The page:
Though one of the monumental events in the life of Christ, His baptism is greatly under appreciated and misunderstood. The question is not, "Why did Jesus have to be baptized?" so much as it is, "How was the baptism of Jesus the fulfillment of righteousness?" We invite you to open you Bible and follow along as we investigate the introduction of the New King to His people.
This week's study discusses Hebrews 7:11-28 and the application of what it means that Jesus was appointed by God as priest according to the order of Melchizedek. Open up your Bible, follow along, and let's study God's Word together.
This week's installment of our Hebrews Study covers Hebrews 4:14-5:11. Our section of study marks an important shift in the book as the High Priesthood of Christ comes into focus. May we never overlook the blessings that come through our Great High Priest who shared our nature.
Below you will also find an audio version of the study. If you missed las week's episode you can find it HERE.
This week's study introduces us to the next section in the book (Hebrews 3:1-5:10) and covers the first six verses of chapter three.
NOTICE: We will not post another video until the first Monday in January. May God bless you in the upcoming year and we hope you will continue to follow along with us next year.
The Transfiguration is one of the most important and amazing scenes in all of Scripture yet also one of the most misunderstood and under-appreciated. Open up your Bible and follow along as context, scene, and meaning are all unfolded in light of Scripture. May Christ receive the glory due Him and may all people today "Hear Him!"
In Matthew 8:5-13 the following story is recorded:
5 Now when Jesus had entered Capernaum, a centurion came to Him, pleading with Him,6 saying, “Lord, my servant is lying at home paralyzed, dreadfully tormented.”
7 And Jesus said to him, “I will come and heal him.”
8 The centurion answered and said, “Lord, I am not worthy that You should come under my roof. But only speak a word, and my servant will be healed. 9 For I also am a man under authority, having soldiers under me. And I say to this one, ‘Go,’ and he goes; and to another, ‘Come,’ and he comes; and to my servant, ‘Do this,’ and he does it.”
10 When Jesus heard it, He marveled, and said to those who followed, “Assuredly, I say to you, I have not found such great faith, not even in Israel! 11 And I say to you that many will come from east and west, and sit down with Abraham, Isaac, and Jacob in the kingdom of heaven. 12 But the sons of the kingdom will be cast out into outer darkness. There will be weeping and gnashing of teeth.” 13 Then Jesus said to the centurion, “Go your way; and as you have believed, so let it be done for you.” And his servant was healed that same hour.
Commenting on these verse Wesley Olmstead keenly observes:
“And, if the centurion’s cry for Jesus’ help testifies to his faith, then the words he utters hear witness to its profundity. Since, like Jesus, he lives ‘under authority’, he understands that Jesus need not be present to heal his servant. When the centurion speaks, Rome speaks. When Jesus speaks, God speaks. The power of God does not depend upon Jesus’ location any more than the power of Rome depends upon the centurion’s.”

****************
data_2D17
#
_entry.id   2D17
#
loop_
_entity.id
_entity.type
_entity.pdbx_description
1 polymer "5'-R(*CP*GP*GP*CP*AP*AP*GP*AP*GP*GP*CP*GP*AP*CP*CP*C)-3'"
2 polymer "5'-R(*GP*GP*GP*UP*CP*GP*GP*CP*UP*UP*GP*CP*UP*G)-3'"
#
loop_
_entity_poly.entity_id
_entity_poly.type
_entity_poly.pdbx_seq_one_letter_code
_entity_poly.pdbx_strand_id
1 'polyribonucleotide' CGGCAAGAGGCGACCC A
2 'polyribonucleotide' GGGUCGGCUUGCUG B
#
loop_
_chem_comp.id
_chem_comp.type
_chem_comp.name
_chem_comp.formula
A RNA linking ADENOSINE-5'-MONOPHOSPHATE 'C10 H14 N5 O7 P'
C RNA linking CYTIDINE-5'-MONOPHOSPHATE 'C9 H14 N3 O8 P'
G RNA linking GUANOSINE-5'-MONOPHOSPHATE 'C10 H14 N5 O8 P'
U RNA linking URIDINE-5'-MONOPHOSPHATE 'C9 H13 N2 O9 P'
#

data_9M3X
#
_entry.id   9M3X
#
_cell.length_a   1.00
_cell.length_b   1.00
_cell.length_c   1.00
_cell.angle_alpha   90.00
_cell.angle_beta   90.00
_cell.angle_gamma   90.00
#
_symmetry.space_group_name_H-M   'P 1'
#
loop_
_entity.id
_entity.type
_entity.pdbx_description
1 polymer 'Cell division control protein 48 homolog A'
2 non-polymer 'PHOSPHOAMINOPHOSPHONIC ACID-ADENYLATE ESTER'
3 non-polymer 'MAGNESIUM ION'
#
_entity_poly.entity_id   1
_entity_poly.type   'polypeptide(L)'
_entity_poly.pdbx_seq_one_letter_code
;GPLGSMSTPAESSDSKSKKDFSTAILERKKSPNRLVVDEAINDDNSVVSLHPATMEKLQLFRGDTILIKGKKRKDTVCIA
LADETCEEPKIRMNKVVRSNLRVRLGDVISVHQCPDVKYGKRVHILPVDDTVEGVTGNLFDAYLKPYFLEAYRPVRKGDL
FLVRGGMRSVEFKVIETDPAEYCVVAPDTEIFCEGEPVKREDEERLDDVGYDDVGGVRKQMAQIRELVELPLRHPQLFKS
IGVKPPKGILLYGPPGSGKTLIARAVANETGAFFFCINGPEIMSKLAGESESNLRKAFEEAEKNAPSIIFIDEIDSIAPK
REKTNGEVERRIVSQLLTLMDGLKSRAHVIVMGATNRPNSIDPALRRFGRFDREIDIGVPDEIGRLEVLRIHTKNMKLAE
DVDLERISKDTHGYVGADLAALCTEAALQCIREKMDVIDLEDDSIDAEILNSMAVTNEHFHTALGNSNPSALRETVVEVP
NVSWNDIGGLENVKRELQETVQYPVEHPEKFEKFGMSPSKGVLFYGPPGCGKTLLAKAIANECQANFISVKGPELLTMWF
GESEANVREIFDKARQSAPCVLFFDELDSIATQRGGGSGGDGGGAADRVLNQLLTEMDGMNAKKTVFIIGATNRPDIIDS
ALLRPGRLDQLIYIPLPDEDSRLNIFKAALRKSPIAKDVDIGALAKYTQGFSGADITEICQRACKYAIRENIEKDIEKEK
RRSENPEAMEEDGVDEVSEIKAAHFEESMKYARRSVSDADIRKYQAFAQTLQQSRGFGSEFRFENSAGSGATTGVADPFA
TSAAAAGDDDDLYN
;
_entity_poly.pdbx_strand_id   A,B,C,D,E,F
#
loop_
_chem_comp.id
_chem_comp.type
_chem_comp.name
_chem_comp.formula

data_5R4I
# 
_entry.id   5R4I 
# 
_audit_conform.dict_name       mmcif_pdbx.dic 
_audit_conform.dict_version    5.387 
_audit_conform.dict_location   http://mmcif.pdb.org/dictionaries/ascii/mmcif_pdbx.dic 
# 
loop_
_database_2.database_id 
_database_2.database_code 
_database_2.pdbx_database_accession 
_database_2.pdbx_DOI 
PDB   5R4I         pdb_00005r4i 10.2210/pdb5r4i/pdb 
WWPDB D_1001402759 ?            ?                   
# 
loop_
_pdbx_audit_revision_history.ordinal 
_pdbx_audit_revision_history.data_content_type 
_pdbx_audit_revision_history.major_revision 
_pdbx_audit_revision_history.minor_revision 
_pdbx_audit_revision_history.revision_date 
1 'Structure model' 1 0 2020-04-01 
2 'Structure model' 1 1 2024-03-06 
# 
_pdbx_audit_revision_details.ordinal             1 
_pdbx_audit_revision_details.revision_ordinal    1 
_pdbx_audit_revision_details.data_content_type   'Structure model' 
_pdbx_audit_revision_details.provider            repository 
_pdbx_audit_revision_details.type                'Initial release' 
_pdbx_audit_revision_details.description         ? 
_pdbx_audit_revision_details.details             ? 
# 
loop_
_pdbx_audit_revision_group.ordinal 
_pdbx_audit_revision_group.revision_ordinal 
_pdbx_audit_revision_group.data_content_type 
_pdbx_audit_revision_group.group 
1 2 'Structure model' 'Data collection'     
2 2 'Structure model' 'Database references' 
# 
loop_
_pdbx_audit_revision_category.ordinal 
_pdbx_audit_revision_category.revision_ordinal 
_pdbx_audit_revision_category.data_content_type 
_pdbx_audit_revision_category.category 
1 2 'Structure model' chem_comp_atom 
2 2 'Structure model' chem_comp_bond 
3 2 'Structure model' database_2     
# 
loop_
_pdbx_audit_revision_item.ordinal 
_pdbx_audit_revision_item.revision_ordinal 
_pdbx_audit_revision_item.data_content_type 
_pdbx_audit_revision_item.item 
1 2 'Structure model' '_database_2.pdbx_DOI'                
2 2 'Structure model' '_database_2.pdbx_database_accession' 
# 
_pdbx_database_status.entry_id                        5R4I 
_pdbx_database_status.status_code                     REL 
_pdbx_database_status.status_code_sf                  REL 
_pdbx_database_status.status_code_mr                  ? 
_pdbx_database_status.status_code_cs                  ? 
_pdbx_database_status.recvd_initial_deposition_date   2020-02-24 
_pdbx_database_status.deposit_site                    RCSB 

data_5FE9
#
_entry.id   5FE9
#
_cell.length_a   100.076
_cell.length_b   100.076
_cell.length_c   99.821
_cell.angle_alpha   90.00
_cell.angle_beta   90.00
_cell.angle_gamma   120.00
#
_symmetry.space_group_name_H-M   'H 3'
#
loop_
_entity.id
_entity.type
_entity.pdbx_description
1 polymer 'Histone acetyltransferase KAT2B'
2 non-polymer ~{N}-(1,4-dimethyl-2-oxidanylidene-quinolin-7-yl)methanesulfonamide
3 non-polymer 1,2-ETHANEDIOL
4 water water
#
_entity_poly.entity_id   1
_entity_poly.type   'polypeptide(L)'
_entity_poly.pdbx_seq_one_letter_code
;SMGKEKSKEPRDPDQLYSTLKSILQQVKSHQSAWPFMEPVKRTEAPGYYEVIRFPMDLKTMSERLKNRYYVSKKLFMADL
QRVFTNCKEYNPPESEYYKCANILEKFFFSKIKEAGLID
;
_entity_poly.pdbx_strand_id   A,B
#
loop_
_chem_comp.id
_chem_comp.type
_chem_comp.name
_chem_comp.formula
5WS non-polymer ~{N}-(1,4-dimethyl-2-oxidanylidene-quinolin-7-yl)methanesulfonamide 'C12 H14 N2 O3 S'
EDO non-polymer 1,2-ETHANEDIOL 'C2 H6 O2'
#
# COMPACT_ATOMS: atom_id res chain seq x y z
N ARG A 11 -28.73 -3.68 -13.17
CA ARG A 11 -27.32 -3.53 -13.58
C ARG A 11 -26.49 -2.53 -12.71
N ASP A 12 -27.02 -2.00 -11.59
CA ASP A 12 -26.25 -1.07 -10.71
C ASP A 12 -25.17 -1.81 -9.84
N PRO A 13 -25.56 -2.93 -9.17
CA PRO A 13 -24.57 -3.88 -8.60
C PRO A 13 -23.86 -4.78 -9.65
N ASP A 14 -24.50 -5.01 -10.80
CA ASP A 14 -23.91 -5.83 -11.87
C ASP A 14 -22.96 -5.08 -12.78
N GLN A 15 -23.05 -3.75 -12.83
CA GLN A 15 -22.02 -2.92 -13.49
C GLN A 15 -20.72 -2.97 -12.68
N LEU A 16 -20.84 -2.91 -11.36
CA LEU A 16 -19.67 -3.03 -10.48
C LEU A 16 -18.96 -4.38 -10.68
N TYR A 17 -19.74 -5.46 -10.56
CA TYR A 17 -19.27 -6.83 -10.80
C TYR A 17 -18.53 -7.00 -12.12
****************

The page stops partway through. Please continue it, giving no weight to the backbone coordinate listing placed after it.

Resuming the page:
Indeed, what profundity from a Gentile; he grasped what the Jewish leaders refused to acknowledge.
Here is the takeaway point: When we speak the words of Christ, Christ yet speaks. Jesus does not have to be present with us today in order for his Word to have authority; neither are the apostles’ or prophets’ presence required. The Bible has authority because it is founded in God and His authority. May we as messengers never take lightly the message we carry forth, and may we ever hollow the one for whom we speak.
Olmstead, Wesley G., Matthew's Trilogy of Parables. Cambridge: University Press, 2003.
Provided below is an audio recording of a sermon Nathan Battey presented on the trials in the Jewish courts that lead to Jesus' presentation before Pilate and ultimate execution on the cross. The Jewish trials are often read through hurriedly and many fail to grasp important details provided by the gospel writers. Before listening to the sermon, please consider the following list of questions and see how many you can answer. Hopefully by the time you have listened to the sermon in its entirety you will be able to answer them all.
1- How many times was Christ tried before his crucifixion?
2- Who was Annas and why was Jesus first taken to his house when arrested?
3- Why are both Annas and Caiaphas referred to as High Priest?
4- Which two disciples followed Jesus to the houses of Annas and Caiaphas?
5- What two part question did Annas asks Jesus?
6- How does Jesus’ reply to Annas convict us of guilt today?
7- Why was Jesus struck by one of the guards of the High Priest?
8- How many members made up the Sanhedrin and how many members were needed to incur the death penalty?
9- What was the role of the High Priest in relation to the Sanhedrin?
10- Was the trial before Caiaphas a formal or informal trial?
11- What ultimately condemned Christ?
12- What was the conviction handed down by the Sanhedrin?
13- What was the conviction that was presented to Pilate?
The Mark of the Beast, Armageddon, The 1,000 Year Reign, and Premillennialism's Pitfalls - An Introduction to the Problems by Nathan Battey
We want to encourage all to listen and consider this great sermon centered around the raising of Lazarus from the dead. We fill confident you will find it encouraging, edifying, and enjoyable. May we ever grow more appreciative of our loving Savior in all aspects of His life.
“Lost” in the Temple
is an evangelist of the Church of Christ in Arlington, Texas.